On Appeal from Commissioner of Labor
Christopher McVeigh of McVeigh ¨ Skiff, Burlington, for Plaintiff-Appellant.
Jeffrey T. Dickson and Keith J. Kasper of McCormick, Fitzpatrick, Kasper & Burchard, P.C., Burlington, for Defendant-Appellee.
PRESENT: Reiber, C.J., Dooley, Skoglund, Burgess and Robinson, JJ.
¶ 1. The issue in this case is whether employer-paid health insurance premiums must be included when calculating an injured employee’s average weekly wage under the Vermont Workers’ Compensation Act.  The Commissioner of the Department of Labor (DOL) concluded that such premiums are not “wages” as defined under the Act and therefore should not be included. We affirm.
¶ 2. The underlying facts of this case are undisputed. Claimant is a licensed practical nurse who was employed by defendant, Trustaff, Inc., as a traveling nurse and was temporarily stationed in a Rutland, Vermont nursing home. While on duty, a patient attacked claimant, causing her to suffer, among other things, an acute cervical sprain. Defendant accepted responsibility for the physical injuries sustained by claimant, finding them compensable under workers’ compensation. Three days after the injury, claimant returned to work but was restricted to desk duty. Unfortunately, defendant had no available desk jobs. Claimant left defendant’s employ shortly thereafter and moved to Arizona, where she obtained employment at a long-term care facility. Claimant worked in various capacities at the facility until November 2009 when her treating physician recommended that she stop working on account of her cervical injury. At that point, defendant began paying claimant temporary total disability benefits under Vermont Workers’ Compensation Act. See 21 V.S.A. § 650. When calculating claimant’s average weekly wage pursuant to § 650, defendant did not include the employer-paid health insurance premiums paid by claimant’s new employer.
¶ 3. Based on previous administrative interpretations of the statute,  the Commissioner concluded that employer-provided health insurance premiums are not part of an employee’s wages and therefore are not part of the claimant’s average weekly wage computation. She rejected the inclusion of these benefits in the average weekly wage, citing a prior DOL decision that held this would “dramatically impact the delicate balance that the workers’ compensation act seeks to maintain between employers and employees.” See Pelissier v. Hannaford Bros., No. 26-11WC, ¶ 14 (Sept. 9, 2011) (internal citations omitted). Based on the Pelissier decision, the Commissioner also concluded that the interpretation was not appropriate for alteration by administrative fiat and that any such change was better left for the Legislature. This appeal followed.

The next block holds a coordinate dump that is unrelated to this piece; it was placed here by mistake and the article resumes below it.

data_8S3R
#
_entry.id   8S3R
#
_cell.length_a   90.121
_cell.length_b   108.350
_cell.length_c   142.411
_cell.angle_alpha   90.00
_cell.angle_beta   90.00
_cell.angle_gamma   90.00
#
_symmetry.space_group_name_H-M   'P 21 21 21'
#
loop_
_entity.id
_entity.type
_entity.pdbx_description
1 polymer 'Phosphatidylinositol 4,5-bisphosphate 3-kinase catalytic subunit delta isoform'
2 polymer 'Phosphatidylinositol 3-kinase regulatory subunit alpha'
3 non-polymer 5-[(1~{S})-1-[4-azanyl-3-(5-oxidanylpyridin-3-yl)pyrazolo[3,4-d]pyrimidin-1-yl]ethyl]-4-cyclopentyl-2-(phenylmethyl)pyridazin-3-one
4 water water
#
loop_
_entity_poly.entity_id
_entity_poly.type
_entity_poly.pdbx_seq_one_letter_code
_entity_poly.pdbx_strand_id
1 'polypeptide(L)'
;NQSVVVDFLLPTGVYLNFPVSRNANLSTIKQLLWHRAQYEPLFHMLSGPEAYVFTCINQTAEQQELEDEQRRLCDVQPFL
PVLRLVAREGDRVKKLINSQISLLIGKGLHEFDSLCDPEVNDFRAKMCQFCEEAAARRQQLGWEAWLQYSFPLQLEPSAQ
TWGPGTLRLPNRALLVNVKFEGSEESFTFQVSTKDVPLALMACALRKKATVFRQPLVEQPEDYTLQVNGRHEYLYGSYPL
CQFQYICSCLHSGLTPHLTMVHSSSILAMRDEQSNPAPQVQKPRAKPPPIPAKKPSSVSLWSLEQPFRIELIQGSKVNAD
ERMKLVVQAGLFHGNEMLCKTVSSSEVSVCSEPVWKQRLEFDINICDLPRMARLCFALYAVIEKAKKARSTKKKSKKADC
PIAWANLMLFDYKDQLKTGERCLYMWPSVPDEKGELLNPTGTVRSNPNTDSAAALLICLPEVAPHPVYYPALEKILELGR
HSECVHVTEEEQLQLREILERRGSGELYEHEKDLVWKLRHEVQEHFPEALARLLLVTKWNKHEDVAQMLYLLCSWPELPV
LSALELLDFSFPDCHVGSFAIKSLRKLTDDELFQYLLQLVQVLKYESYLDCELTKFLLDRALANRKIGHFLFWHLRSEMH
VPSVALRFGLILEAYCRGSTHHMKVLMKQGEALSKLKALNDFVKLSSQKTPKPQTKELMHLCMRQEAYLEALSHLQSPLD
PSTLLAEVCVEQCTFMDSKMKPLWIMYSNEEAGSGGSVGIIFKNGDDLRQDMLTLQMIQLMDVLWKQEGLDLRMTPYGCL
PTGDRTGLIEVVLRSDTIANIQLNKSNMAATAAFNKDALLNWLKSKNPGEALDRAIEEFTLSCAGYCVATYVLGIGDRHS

¶ 4. While we review questions of law de novo, “the Commissioner has been entrusted by the Legislature with the administration of the workers’ compensation program, ” and we accord “substantial deference to her initial interpretation and application” of the workers’ compensation statutes. Letourneau v. A.N. Deringer/Wausau Ins. Co., 2008 VT 106, ¶ 8, 184 Vt. 422, 966 A.2d 133. Therefore, while we require the proper interpretation of the law, “we will defer to the Commissioner’s construction of the Workers’ Compensation Act, absent a compelling indication of error.” Morin v. Essex Optical/The Hartford, 2005 VT 15, ¶ 4, 178 Vt. 29, 868 A.2d 729 (quotation omitted).